by KM6CQ on January 25, 2018 Mail this to a friend!
I think you miss understood his context. He is saying that he is a confident operator and enjoys QRO. A QRO station is lacking without a good operator, a QRP signal is lacking if it can not be heard. when you take the skills of a good QRP op and the technology of a good QRO station and combine them. You then end up with the whole that is greater then the sum of all parts.

73, Dan KM6CQ
 
Operating Portable QRO Reply
by W0AEW on January 25, 2018 Mail this to a friend!
Combining the talent and cunning of the QRP operator with the muscle of QRO results in a greater quanity and/or quality of QSOs.

Got it.
 
RE: Operating Portable QRO Reply
by GM1FLQ on January 25, 2018 Mail this to a friend!

"Its about your signal being heard by everyone else who has to copy a 5 watt signal on 80 meters through it."


Strange that, keep getting told by the fanboy dedicated followers of fashion (c/w their obligatory "NASA Mission Control" headsets) that these common place cutting edge rigs incorporate the most wonderful receivers that can pluck signals out of nowhere.......
 
RE: Operating Portable QRO Reply
by M5MDH on January 26, 2018 Mail this to a friend!
K5RT,
I was only mentioning the lack of noise versus the urban environment as an additional benefit.

On a side note, the author mentions that the batteries he uses are heavy. Having used similar in the past I agree they are a bit of a lump!
 
RE: Operating Portable QRO Reply
by GM1FLQ on January 28, 2018 Mail this to a friend!

"I was only mentioning the lack of noise versus the urban environment as an additional benefit."


.....and yet Humpty Dumpty donning his "Mission Control" headset is seemingly intent on bringing an urban environment with him........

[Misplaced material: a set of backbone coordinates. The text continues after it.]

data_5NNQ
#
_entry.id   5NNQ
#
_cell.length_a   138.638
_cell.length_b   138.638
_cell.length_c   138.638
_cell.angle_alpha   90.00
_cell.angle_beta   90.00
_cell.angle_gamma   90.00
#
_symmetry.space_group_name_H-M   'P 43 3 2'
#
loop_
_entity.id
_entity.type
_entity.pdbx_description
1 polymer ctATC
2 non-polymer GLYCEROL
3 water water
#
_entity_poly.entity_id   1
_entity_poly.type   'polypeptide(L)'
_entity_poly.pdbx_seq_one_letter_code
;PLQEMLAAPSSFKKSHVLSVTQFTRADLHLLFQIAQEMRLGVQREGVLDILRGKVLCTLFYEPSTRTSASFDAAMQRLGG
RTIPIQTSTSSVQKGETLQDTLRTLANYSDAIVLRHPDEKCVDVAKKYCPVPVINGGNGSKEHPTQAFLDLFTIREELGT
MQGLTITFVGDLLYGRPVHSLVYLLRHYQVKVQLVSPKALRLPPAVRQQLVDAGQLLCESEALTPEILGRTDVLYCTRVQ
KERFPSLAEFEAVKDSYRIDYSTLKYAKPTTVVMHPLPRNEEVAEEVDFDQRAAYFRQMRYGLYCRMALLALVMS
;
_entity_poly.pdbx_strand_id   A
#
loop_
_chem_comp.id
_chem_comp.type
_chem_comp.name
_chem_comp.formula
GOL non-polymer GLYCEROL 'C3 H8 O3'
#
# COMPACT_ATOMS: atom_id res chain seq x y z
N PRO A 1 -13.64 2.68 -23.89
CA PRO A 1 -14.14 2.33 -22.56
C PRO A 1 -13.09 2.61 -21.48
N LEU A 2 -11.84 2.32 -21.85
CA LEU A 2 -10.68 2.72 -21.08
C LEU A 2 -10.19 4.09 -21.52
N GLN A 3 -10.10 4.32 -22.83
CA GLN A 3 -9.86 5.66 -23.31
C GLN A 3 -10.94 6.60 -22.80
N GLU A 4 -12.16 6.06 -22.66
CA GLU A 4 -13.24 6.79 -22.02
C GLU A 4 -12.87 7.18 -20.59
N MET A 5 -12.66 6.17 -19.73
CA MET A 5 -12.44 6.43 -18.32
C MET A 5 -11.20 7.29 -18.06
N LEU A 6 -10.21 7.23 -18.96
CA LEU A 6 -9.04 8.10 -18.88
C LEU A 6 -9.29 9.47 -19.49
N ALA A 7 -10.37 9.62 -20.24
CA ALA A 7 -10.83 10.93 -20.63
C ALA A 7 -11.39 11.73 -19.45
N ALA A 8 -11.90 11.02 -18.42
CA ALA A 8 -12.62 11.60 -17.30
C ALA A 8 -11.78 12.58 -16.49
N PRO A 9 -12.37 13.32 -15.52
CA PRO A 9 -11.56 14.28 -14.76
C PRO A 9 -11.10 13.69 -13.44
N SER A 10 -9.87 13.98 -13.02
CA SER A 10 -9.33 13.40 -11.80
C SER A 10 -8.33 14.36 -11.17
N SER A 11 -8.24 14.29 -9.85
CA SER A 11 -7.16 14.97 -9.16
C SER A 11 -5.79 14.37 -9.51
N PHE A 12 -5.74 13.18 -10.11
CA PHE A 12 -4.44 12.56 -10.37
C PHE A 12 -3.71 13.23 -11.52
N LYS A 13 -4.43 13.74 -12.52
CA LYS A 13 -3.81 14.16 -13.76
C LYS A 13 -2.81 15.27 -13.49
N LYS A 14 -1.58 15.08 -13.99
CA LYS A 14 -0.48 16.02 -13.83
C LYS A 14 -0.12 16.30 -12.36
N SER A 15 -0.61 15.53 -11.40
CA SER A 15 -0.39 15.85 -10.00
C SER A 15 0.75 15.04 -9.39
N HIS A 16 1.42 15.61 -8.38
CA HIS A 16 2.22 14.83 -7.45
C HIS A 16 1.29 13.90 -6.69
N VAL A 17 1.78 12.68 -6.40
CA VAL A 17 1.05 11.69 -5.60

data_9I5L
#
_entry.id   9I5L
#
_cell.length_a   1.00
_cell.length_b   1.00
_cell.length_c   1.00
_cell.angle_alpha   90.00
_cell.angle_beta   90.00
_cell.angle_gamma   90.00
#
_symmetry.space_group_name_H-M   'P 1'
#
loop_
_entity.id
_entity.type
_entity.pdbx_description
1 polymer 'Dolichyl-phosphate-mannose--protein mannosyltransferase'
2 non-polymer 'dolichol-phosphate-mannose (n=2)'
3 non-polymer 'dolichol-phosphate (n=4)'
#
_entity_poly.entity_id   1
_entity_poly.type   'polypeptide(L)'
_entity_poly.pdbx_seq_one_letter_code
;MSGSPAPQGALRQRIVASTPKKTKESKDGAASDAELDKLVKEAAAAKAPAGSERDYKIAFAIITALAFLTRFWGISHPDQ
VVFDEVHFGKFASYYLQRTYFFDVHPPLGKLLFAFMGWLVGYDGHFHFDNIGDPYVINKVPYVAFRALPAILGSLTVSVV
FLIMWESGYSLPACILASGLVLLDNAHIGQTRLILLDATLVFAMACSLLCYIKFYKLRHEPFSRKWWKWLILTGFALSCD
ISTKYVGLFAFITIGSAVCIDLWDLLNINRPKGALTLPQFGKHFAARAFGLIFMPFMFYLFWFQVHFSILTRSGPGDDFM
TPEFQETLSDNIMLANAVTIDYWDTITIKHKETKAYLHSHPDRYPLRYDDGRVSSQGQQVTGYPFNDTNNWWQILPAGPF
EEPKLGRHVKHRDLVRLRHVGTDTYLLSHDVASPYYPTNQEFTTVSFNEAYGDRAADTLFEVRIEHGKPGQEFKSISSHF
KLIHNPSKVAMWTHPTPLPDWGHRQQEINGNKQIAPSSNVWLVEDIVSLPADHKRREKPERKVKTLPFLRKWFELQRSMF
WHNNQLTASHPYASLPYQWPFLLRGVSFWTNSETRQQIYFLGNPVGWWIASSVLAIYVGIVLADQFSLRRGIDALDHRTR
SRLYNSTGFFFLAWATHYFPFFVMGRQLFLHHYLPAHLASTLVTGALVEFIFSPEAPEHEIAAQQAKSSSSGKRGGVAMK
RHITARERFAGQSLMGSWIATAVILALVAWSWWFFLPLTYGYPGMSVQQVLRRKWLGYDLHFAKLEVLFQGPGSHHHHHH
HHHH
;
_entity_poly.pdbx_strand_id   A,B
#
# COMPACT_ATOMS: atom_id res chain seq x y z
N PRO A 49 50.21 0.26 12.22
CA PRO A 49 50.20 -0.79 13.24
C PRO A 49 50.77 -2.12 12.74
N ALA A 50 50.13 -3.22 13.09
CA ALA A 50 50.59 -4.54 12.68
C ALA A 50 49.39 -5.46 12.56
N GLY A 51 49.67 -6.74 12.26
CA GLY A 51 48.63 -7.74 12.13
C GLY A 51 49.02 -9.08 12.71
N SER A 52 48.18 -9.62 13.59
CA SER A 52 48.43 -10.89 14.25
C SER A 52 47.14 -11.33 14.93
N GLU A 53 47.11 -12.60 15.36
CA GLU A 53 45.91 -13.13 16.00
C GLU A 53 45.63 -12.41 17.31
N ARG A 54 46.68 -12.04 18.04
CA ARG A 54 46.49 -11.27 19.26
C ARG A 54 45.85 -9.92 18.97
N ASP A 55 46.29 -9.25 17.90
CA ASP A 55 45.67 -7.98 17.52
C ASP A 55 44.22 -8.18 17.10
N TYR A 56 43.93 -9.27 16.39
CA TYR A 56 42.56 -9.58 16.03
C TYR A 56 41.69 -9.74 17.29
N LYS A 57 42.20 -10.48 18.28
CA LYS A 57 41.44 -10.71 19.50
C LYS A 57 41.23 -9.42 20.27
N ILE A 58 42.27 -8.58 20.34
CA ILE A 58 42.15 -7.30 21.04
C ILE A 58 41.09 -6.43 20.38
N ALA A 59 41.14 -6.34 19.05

RE: Operating Portable QRO Reply
by KG4RUL on January 30, 2018 Mail this to a friend!
I knew an operator (now a SK) who had a mobile station in his step van. He operated with a 500W amp powered by a generator bolted to the back step. He was planning to go legal limit, eventually.
 
RE: Operating Portable QRO Reply
by AF6AU on January 30, 2018 Mail this to a friend!
There are several responders here mentioning the wonder of mathematics, watts radiated, and "S" units... Nice try guys, but when 100 watts is HEARD a couple "S" units over the QRM at the receiver, and you go to low power, you fall off the bands. I have often tried this when I have contact with 100 watts out, then cut to 12 watts, and then I hear "Where did you go OM, You blow a final?"

Sure the mathematics make sense, but the noise level rules being heard. If 100 watts gets me heard by 500 receivers, and 5 watts gets me only a handful, guess what power level I am going to pick...

FYI the HF transceivers on many military aircraft have about 300 watts output, and with an altitude of 31,000 feet, there are far and few ground stations you cannot hit with proper frequency selection. Many a "backseat driver" knows this.
 
RE: Operating Portable QRO Reply
by GM1FLQ on January 31, 2018 Mail this to a friend!

"Sure the mathematics make sense, but the noise level rules being heard. If 100 watts gets me heard by 500 receivers, and 5 watts gets me only a handful, guess what power level I am going to pick..."


hmmmmmm.....errrr.......well if that way inclined then s'pose extrapolation says 10kw so that gets you heard by 50000 receivers ? ........
 
RE: Operating Portable QRO Reply
by AF6AU on January 31, 2018 Mail this to a friend!
To the prior post above..

Yep, and that's exactly what the commercial broadcasters do and why. Power and radiated pattern creates their market/listeners.
We cannot do 50KW like a clear channel, because of the FCC rules. Tailor your power to the conditions and audience.

An unheard QSO is not.

If you need 100W to establish and make the contact, use it.
If your contact says you are strong, sure, cut power. However of reducing power gets you QRN? then use what power you had used to initiate.
 
RE: Operating Portable QRO Reply
by GM1FLQ on February 1, 2018 Mail this to a friend!
An unheard QSO is not

Guaranteed DX so "whot"


100w is not excessive just your average rig - you may even want to cut that a bit if on batteries.

>KW QRO and multi el beams however is like going down the river with some sticks of dynamite and catching lots of big fish - wow you don't say. When it becomes repeatably guaranteed DX then by definition it is no longer anything special.

Bringing the national grid along with you to operate QRO can hardly be called portable.